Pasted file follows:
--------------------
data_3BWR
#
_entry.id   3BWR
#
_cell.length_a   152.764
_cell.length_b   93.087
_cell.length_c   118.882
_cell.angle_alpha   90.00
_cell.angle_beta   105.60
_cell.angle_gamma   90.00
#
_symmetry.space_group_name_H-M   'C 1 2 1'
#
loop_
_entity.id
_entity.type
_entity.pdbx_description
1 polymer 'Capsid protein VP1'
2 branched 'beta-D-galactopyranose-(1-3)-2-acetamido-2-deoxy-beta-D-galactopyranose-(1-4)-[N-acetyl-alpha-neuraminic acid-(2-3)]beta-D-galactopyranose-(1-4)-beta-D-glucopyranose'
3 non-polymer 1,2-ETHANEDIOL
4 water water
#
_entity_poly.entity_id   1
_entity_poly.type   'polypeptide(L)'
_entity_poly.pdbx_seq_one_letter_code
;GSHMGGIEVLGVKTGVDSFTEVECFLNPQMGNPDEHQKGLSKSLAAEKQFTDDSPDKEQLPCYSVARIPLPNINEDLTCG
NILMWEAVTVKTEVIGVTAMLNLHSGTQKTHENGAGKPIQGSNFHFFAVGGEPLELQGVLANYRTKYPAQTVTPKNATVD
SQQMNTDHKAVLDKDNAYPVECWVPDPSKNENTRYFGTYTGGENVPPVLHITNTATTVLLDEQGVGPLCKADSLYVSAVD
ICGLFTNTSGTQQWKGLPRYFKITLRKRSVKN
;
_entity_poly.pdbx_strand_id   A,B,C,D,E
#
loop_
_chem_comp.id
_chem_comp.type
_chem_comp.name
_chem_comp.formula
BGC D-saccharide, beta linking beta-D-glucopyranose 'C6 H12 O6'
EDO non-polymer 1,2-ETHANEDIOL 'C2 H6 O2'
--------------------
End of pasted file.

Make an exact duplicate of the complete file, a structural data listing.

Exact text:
data_3BWR
#
_entry.id   3BWR
#
_cell.length_a   152.764
_cell.length_b   93.087
_cell.length_c   118.882
_cell.angle_alpha   90.00
_cell.angle_beta   105.60
_cell.angle_gamma   90.00
#
_symmetry.space_group_name_H-M   'C 1 2 1'
#
loop_
_entity.id
_entity.type
_entity.pdbx_description
1 polymer 'Capsid protein VP1'
2 branched 'beta-D-galactopyranose-(1-3)-2-acetamido-2-deoxy-beta-D-galactopyranose-(1-4)-[N-acetyl-alpha-neuraminic acid-(2-3)]beta-D-galactopyranose-(1-4)-beta-D-glucopyranose'
3 non-polymer 1,2-ETHANEDIOL
4 water water
#
_entity_poly.entity_id   1
_entity_poly.type   'polypeptide(L)'
_entity_poly.pdbx_seq_one_letter_code
;GSHMGGIEVLGVKTGVDSFTEVECFLNPQMGNPDEHQKGLSKSLAAEKQFTDDSPDKEQLPCYSVARIPLPNINEDLTCG
NILMWEAVTVKTEVIGVTAMLNLHSGTQKTHENGAGKPIQGSNFHFFAVGGEPLELQGVLANYRTKYPAQTVTPKNATVD
SQQMNTDHKAVLDKDNAYPVECWVPDPSKNENTRYFGTYTGGENVPPVLHITNTATTVLLDEQGVGPLCKADSLYVSAVD
ICGLFTNTSGTQQWKGLPRYFKITLRKRSVKN
;
_entity_poly.pdbx_strand_id   A,B,C,D,E
#
loop_
_chem_comp.id
_chem_comp.type
_chem_comp.name
_chem_comp.formula
BGC D-saccharide, beta linking beta-D-glucopyranose 'C6 H12 O6'
EDO non-polymer 1,2-ETHANEDIOL 'C2 H6 O2'